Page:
New Williams' president talks challenges in age of Trump

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WILLIAMSTOWN — Maud S. Mandel, the incoming president of Williams College, spent much of her career as a history professor at Brown University studying how practices of inclusion and exclusion affected ethnic and religious minorities such as Jews, Armenians and Muslim North Africans in France.

She is also the first woman to be named president of Williams, a college where the discourse on discrimination and sexism has been vibrant and ongoing both in classrooms and in student groups, largely favoring diversity and parity.

Mandel started in July and since then has come to appreciate the caliber of the people who make up the college community.

She said that in conversations with all levels of employees, "I have come to appreciate the top-rate faculty and staff we have here. They are deeply committed to the Williams College educational mission."

In the age of Trump, Mandel said the college has a "robust" effort to recruit international students, but with an anti-immigration federal government, officials have to be careful to pay attention to the legalities while still making sure to provide a safe and nurturing environment and educational program for students from abroad.

And with U.S. Secretary of Education Betsy DeVos softening the guidelines for procedures regarding campus sexual assault cases, Mandel notes that they are guidelines. Under the Obama administration, guidelines were tightened to protect victims. DeVos loosened those guidelines, but Mandel said the guidelines are not binding and that most schools are leaving Obama-era policies in place.

"Most schools have opted to stick with the more rigorous policies to do the most we can to follow through on Title IX cases," she said. "And that won't change unless the law does."

After her initial weeks on the job, Mandel said she is interested in a schoolwide conversation about the needs of students in 2018 as technological changes have altered and continue to shift the way humans ingest and share information.

"We have to think carefully about students' needs in 2018," she said. "We should have a direct campus discussion about what is the correct educational model in 2018."

Mandel earned a bachelor's degree from Oberlin College in 1989 and a master's degree and Ph.D. in history from the University of Michigan in 1993 and 1998, respectively. She started at Brown University as a visiting assistant professor, eventually becoming professor of history and Judaic studies and dean of the college.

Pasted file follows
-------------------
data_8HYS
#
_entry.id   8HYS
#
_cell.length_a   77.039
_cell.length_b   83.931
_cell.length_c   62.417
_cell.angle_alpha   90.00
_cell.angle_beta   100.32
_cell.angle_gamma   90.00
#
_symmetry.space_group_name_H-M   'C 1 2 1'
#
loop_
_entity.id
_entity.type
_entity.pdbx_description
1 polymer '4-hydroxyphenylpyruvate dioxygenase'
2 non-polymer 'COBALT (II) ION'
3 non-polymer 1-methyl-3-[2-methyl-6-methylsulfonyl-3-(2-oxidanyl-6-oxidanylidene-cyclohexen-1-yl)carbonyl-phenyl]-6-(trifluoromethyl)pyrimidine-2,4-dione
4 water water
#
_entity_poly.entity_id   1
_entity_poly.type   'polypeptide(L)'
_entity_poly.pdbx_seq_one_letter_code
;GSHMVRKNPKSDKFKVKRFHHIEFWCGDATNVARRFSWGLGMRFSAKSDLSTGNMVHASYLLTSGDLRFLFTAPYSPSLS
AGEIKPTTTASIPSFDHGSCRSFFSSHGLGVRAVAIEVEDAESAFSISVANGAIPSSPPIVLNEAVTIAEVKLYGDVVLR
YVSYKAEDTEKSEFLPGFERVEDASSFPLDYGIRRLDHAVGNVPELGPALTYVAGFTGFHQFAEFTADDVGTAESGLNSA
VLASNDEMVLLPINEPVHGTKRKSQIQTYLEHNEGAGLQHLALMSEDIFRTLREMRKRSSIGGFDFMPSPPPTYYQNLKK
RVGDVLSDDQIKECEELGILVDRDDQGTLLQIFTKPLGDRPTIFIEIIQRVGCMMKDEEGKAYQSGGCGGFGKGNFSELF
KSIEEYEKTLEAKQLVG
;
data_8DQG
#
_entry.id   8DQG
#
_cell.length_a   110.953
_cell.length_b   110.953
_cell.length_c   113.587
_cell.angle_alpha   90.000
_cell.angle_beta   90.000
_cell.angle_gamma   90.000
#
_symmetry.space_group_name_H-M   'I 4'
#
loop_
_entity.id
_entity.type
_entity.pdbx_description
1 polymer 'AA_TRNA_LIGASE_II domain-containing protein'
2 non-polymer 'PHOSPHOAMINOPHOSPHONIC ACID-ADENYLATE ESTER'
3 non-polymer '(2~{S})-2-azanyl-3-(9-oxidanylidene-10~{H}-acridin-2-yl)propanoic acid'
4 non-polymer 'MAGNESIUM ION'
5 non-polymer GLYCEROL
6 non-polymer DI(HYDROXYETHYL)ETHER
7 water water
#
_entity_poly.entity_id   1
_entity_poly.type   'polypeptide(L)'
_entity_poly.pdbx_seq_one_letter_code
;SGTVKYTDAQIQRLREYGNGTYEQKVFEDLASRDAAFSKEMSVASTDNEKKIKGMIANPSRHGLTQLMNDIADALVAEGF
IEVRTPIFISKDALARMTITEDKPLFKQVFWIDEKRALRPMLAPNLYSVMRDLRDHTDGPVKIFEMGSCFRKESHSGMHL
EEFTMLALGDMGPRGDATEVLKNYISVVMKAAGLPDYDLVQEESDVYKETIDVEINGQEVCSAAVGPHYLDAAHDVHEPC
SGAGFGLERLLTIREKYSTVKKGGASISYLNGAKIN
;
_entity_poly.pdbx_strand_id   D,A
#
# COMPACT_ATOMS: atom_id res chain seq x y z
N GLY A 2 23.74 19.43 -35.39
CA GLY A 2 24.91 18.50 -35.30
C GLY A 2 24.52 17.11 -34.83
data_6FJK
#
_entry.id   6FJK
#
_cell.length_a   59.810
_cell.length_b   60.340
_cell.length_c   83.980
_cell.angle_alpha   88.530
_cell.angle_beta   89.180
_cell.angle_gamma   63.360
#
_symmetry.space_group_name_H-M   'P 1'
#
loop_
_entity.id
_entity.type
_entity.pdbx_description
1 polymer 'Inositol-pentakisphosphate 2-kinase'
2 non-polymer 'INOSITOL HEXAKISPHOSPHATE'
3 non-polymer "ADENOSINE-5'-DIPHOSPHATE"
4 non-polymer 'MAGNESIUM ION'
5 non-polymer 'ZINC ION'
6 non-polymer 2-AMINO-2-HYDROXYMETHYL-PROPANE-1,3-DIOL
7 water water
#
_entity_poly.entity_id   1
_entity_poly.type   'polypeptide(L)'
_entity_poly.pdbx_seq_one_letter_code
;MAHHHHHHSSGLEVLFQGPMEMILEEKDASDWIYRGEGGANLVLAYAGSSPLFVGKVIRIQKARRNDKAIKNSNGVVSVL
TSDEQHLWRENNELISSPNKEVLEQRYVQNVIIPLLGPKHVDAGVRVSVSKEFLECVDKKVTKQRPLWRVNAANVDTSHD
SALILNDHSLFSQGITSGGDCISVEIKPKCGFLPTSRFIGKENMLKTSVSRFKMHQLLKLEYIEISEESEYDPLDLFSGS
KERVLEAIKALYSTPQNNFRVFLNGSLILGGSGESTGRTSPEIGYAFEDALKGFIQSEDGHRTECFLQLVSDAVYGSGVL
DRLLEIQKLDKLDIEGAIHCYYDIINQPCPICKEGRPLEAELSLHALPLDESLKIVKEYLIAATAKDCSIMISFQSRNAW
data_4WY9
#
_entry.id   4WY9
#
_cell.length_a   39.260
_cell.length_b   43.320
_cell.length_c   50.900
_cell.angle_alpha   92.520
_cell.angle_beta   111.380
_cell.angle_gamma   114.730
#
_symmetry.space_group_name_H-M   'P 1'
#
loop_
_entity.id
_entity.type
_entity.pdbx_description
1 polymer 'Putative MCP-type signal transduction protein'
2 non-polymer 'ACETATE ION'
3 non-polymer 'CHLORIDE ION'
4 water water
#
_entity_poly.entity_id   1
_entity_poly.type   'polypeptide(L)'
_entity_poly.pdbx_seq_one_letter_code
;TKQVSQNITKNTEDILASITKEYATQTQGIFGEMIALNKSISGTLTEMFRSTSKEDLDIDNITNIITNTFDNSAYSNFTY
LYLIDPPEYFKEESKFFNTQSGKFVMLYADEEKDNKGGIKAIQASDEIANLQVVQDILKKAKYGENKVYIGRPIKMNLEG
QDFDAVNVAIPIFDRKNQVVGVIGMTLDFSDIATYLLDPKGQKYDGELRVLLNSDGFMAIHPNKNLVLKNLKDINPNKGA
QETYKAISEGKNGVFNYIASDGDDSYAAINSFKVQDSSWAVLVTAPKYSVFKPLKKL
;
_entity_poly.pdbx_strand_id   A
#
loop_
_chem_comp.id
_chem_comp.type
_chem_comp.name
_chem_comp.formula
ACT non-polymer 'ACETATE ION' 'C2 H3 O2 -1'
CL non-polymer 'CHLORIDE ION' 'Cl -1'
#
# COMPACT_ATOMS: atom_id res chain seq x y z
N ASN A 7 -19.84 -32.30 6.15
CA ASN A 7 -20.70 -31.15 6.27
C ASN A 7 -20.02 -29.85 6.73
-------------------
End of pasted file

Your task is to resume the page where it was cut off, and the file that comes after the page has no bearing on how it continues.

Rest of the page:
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As an historian, Mandel has examined how policies and practices of inclusion and exclusion in 20th-century France have affected ethnic and religious minorities, exploring those themes in publications including "In the Aftermath of Genocide: Armenians and Jews in Twentieth-Century France" (Duke University Press, 2003) and "Muslims and Jews in France: History of a Conflict" (Princeton University Press, 2014). She was also a co-editor of "Colonialism and the Jews" (Indiana University Press, 2017). Her scholarship has been recognized with fellowships from the National Endowment for the Humanities, the American Council of Learned Societies and the American Philosophical Society.

She has also been deeply involved in efforts to advance diversity and inclusion. At Brown she worked with students and staff to create the First-Generation College and Low-Income Student Center, the first center at any Ivy League school dedicated to supporting first-generation students. She has also stewarded major initiatives to foster retention for historically underrepresented students in the STEM fields, promote curricular innovation, strengthen student learning in the core competencies of a liberal arts education, and promote internships and community-based learning programs that help students connect their academic, service and life goals.

At Williams, she said, the task is to support an increasingly diverse student body.

"We attract incredibly talented students from a diverse range of backgrounds," Mandel said. "Every single person needs to feel like a part of this community and be supported by the college as an equal member of that community."

She noted that the school abides by the "faculty-scholar teacher model," in which the professors teach classes but also pursue their own lines of educational inquiry and research.

"These are people who are at top tier of their professional endeavors," Mandel said.

Having come from Brown University in Providence, she was quite complimentary of the Berkshires, both for the natural beauty and the wide variety of arts and culture available in a rural setting.

"By many measures, this is a pretty extraordinary place," Mandel said.

She lives in Williamstown with her husband, Steve Simon. They have a daughter entering Mount Greylock Regional School as a freshman, and a son entering his freshman year at Brown University.

Scott Stafford can be reached at sstafford@berkshireeagle.com or 413-629-4517.


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